New Series: One Thing I Learned This Year by Peggy Spaeth

One Several Important Thing(s) I Learned This Year

The official Ohio state flower is the carnation (a Mediterannean native!) but the official Ohio state wildflower is our native trillium.  This past spring I visited Garden in the Woods and the horticulturist mentioned that white trillium petals turned pink after the flower has been pollinated.   (I didn’t know that!)  Since this is the first year I’ve had trillium in my garden it was the perfect opportunity to observe this beautiful spring ephemeral daily.  These photos track the buds through flowering and setting seed.  Observing the seed case I thought there would be one big seed inside.  I was surprised when it burst open and scattered a whole bunch of shiny brown seeds on the ground. (I didn’t know that!)  I learned it takes up to seven years for trillium rhizomes to produce a flowering plant.  (I didn’t know that!)  If you want to learn more about trillium seed development here is a fascinating article and another about propagation.  Wouldn’t it be great if there was a plant nursery in NE Ohio that propagated our native woodland ephemerals so everyone could enjoy them in their garden?

Trillium, white 2015.05.12 Essex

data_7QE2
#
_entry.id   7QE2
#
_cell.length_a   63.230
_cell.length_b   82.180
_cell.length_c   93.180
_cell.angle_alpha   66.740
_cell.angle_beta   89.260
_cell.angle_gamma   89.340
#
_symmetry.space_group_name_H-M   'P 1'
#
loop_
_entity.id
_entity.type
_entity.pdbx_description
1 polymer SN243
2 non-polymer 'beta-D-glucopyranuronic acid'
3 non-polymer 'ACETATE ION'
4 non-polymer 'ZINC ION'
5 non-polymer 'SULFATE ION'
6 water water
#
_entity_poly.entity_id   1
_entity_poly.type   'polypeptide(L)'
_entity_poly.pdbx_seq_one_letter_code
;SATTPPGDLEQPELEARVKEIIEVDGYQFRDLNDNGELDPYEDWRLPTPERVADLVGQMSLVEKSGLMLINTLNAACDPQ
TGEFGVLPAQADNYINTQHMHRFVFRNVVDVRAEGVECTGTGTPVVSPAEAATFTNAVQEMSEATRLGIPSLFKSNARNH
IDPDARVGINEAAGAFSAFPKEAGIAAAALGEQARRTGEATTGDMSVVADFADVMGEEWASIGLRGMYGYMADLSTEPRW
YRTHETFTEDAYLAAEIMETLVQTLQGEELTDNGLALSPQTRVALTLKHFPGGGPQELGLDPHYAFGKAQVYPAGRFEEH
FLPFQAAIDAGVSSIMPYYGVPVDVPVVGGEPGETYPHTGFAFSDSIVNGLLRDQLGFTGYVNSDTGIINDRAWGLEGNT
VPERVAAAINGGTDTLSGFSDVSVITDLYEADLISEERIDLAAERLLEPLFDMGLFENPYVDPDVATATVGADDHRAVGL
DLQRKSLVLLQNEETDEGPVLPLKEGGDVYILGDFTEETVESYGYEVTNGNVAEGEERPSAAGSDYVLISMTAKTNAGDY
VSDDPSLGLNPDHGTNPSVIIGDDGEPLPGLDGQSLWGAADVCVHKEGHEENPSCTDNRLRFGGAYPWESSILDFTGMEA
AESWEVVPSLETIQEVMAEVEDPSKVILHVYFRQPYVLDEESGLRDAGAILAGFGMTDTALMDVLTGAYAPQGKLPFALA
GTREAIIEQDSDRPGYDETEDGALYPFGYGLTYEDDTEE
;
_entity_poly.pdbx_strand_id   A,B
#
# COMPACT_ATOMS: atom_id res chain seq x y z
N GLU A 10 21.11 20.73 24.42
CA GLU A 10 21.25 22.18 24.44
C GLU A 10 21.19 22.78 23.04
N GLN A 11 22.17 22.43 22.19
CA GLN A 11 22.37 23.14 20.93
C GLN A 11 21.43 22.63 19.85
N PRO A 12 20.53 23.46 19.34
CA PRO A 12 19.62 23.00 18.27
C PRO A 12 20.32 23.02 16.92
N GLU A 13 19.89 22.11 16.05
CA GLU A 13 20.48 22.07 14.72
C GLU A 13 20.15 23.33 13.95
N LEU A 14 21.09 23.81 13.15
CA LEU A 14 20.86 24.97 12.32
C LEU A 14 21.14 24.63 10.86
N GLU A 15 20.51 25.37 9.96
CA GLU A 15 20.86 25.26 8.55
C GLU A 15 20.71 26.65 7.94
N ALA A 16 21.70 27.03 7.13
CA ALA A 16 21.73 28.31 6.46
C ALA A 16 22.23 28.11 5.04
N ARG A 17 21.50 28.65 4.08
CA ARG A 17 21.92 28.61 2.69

Trillium, white 2015.05.12 Essex

More photos are here.


6 thoughts on “New Series: One Thing I Learned This Year by Peggy Spaeth

  1. Barry Glick sells trillium out of his place in West Virginia, Sunfarm. He raises them, propagates them–sells them at a reasonable price and they always come wrapped carefully in peat moss. He is not in Ohio, but the next best thing.

  2. Native trilliums have been for sale the last few years at the Nature Center at Shaker Lakes Plant Sale in May, along with many other Ohio native spring ephemerals — the sale emphasizes Ohio native plants.

  3. Thank you Peggy. I have often wondered about the Trillium that grow wild in my mother’s woodland garden in Westlake. I may transplant one or two too my garden in Lakewood.

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